DECISION, Trail Appraisal – Highest and Best Use Analysis, pp. 9 – 10; Historic Costs Analysis – Trail Procedure, p. 14; Replacement Cost New Analysis – Trail Procedure, pp. 15 – 17;Accrued Depreciation Analysis – Trail Procedure, pp. 19-20;Land Value Analysis – Trail Procedure, pp. 21 – 22;Income Approaches – Potential Gross Income, pp. 26 – 27;Vacancy Allowance, pp. 27 – 28;Expenses, p. 28;Overall Rate, p. 29;Trail Data – p. 31.
 Subsection 2 of the statute provides.“In order to investigate such appeals, the commission may inquire of the owner of the property or of any other party to the appeal regarding any matter or issue relevant to the valuation, subclassification or assessment of the property. The commission may make its decision regarding the assessment or valuation of the property based solely upon its inquiry and any evidence presented by the parties to the commission, or based solely upon evidence presented by the parties to the commission.”
 USPAP 2008-2009 Definitions – an assignment condition that voids the force of a part or parts of USPAP when compliance with part or parts of USPAP is contrary to law or public policy applicable to any assignment.
 Hermel, Inc. v. STC, 564 S.W.2d 888 (Mo. 1978); Black v. Lombardi, 970 S.W.2d 378 (Mo. App. E.D. 1998); Holt v. Clarke, 965 S.W.2d 241 (Mo. App. W.D. 1998); Smith v. Morton, 890 S.W.2d 403 (Mo. App. E.D. 1995); Phelps v. Metropolitan St. Louis Sewer Dist., 598 S.W.2d 163 (Mo. App. E.D. 1980).
 Complainant’s Appraiser did not include the mezzanine area in his approaches to value.See, Exhibit A, Cost, Sales and Income Approaches; Respondent’s Appraiser included the mezzanine in her cost approach, but not in her income approach.See, Exhibit 1, Cost and Income Approaches.
 Hermel, Inc. v. STC, 564 S.W.2d 888, 895 (Mo. banc 1978); Chicago, Burlington & Quincy Railroad Co. v. STC, 436 S.W.2d 650, 656 (Mo. 1968); May Department Stores Co. v. STC, 308 S.W.2d 748, 759 (Mo. 1958).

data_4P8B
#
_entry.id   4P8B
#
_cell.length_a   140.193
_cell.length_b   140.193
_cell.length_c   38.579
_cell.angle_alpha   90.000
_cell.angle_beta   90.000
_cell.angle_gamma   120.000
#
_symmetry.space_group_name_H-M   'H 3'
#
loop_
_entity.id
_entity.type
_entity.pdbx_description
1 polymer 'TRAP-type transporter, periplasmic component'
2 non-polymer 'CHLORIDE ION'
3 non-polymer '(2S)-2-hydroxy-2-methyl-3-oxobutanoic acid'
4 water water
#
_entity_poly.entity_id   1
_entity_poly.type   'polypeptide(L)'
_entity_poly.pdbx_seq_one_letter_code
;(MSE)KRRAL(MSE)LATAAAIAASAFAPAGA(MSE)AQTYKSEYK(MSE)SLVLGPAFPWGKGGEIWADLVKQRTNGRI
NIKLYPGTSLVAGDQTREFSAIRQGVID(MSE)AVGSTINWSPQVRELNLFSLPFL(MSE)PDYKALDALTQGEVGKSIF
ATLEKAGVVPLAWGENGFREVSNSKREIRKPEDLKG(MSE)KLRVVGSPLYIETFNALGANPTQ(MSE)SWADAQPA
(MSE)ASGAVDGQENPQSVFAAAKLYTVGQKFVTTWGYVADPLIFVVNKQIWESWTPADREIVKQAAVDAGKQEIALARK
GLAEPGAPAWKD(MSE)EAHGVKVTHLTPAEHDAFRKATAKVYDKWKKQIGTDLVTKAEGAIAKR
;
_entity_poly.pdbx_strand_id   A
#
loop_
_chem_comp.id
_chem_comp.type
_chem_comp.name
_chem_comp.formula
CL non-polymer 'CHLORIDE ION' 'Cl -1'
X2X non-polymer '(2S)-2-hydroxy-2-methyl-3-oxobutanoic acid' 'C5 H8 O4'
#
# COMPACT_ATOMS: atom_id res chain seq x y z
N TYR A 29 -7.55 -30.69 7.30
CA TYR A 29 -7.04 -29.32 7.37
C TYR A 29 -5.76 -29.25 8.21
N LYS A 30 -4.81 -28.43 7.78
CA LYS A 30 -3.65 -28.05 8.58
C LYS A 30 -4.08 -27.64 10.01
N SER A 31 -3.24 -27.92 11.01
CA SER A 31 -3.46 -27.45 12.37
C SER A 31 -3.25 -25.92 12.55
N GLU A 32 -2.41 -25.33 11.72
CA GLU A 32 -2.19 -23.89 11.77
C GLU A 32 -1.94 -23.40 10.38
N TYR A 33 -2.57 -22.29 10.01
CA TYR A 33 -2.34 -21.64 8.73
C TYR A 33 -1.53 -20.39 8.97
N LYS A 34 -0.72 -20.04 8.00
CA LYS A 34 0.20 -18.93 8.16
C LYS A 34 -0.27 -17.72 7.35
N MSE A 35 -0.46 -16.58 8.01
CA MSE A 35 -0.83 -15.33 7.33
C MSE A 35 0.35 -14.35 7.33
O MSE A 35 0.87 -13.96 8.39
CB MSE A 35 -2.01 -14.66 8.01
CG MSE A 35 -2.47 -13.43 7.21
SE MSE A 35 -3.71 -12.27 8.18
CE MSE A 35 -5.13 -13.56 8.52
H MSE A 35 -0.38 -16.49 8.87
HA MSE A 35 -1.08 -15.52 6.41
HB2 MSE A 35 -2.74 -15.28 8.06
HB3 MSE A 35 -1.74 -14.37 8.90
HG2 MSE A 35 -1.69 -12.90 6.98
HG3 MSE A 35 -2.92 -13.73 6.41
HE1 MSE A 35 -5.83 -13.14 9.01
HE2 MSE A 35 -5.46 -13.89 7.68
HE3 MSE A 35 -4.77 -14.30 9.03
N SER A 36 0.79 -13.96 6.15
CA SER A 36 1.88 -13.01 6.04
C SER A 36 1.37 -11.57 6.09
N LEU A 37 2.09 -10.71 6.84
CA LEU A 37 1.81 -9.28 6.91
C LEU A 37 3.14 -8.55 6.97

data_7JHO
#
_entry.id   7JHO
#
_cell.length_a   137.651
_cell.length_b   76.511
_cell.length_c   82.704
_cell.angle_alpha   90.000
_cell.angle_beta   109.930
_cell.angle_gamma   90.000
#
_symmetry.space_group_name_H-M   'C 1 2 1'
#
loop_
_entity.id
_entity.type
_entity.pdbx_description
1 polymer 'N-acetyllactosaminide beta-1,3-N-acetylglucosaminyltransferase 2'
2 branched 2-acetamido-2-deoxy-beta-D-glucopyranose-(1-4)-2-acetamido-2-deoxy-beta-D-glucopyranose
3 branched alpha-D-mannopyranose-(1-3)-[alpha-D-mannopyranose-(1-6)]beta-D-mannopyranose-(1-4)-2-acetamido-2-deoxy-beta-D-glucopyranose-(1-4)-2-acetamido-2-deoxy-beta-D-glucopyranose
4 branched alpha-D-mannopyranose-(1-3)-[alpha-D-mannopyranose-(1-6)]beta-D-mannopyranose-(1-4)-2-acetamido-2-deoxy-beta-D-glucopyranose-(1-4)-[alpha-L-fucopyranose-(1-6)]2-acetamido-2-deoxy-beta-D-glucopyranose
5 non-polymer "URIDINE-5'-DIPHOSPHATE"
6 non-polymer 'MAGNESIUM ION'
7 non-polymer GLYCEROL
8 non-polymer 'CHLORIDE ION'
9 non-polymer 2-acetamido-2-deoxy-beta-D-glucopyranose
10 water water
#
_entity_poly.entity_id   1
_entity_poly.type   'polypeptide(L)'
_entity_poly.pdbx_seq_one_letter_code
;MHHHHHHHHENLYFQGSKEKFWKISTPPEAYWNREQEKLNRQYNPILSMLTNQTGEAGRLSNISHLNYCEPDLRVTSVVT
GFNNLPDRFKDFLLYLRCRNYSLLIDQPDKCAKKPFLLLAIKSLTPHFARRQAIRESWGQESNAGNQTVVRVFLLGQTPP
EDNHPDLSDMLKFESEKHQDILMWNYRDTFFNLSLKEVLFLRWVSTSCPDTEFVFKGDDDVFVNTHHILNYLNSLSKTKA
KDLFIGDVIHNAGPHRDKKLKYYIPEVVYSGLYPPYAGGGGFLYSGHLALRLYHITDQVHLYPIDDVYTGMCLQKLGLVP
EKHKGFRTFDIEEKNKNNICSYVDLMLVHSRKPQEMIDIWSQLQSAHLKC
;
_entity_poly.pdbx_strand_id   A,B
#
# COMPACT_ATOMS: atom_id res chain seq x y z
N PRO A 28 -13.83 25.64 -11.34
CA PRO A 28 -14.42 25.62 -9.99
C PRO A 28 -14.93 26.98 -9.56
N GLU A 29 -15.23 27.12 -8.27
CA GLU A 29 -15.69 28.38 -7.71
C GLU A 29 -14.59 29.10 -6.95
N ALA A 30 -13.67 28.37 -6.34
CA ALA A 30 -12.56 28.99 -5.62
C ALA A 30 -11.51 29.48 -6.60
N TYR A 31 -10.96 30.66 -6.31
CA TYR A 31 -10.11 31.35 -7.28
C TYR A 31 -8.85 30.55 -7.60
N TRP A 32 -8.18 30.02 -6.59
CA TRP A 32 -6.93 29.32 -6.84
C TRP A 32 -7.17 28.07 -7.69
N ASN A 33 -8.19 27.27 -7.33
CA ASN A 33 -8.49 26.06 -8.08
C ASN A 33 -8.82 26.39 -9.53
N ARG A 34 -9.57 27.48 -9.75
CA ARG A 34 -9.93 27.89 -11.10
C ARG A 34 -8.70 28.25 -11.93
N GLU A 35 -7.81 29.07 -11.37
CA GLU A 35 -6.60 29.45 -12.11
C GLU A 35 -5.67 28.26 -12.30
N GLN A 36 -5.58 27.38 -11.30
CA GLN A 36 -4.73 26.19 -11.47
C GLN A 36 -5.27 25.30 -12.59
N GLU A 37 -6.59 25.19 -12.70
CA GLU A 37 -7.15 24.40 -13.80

Daly v. P. D. George Company, et al, 77 S.W.3d 645, 649 (Mo. App. E.D. 2002), citing, Equitable Life Assurance Society v. STC, 852 S.W.2d 376, 380 (Mo. App. 1993), citing, Stephen & Stephen Properties, Inc. v. STC, 499 S.W.2d 798, 801-803 (Mo. 1973).
 Real Estate Appraisal Terminology, Society of Real Estate Appraisers, Revised Edition, 1984; See also, Real Estate Valuation in Litigation, J. D. Eaton, M.A.I., American Institute of Real Estate Appraisers, 1982, pp. 4-5; Property Appraisal and Assessment Administration, International Association of Assessing Officers, 1990, pp. 79-80; Uniform Standards of Professional Appraisal Practice, Glossary; Exhibit A, p. 4; Exhibit 1, p. 6.
 The Appraisal of Real Estate – Twelfth Edition, Appraisal Institute,(2001) p. 305; See also: The Dictionary of Real Estate Appraisal – Third Edition, Appraisal Institute, 1993, p 171; Real Estate Appraisal Terminology – Revised Edition, Society of Real Estate Appraisers, 1984, pp.126-127; Real Estate Valuation in Litigation, J. D. Eaton, MAI, 1982, pp. 62-82.
 St. Louis County v. Security Bonhomme, Inc., 558 S.W.2d 655, 659 (Mo. banc 1977); St. Louis County v. STC, 515 S.W.2d 446, 450 (Mo. 1974); Chicago, Burlington & Quincy Railroad Company v. STC, 436 S.W.2d 650 (Mo. 1968).
 St. Louis County v. Boatmen’s Trust Co., 857 S.W.2d 453, 457 (Mo. App. E.D. 1993); Vincent by Vincent v. Johnson, 833 S.W.2d 859, 865 (Mo. 1992); Beardsley v. Beardsley, 819 S.W.2d 400, 403 (Mo. App. 1991); Curnow v. Sloan, 625 S.W.2d 605, 607 (Mo. banc 1981).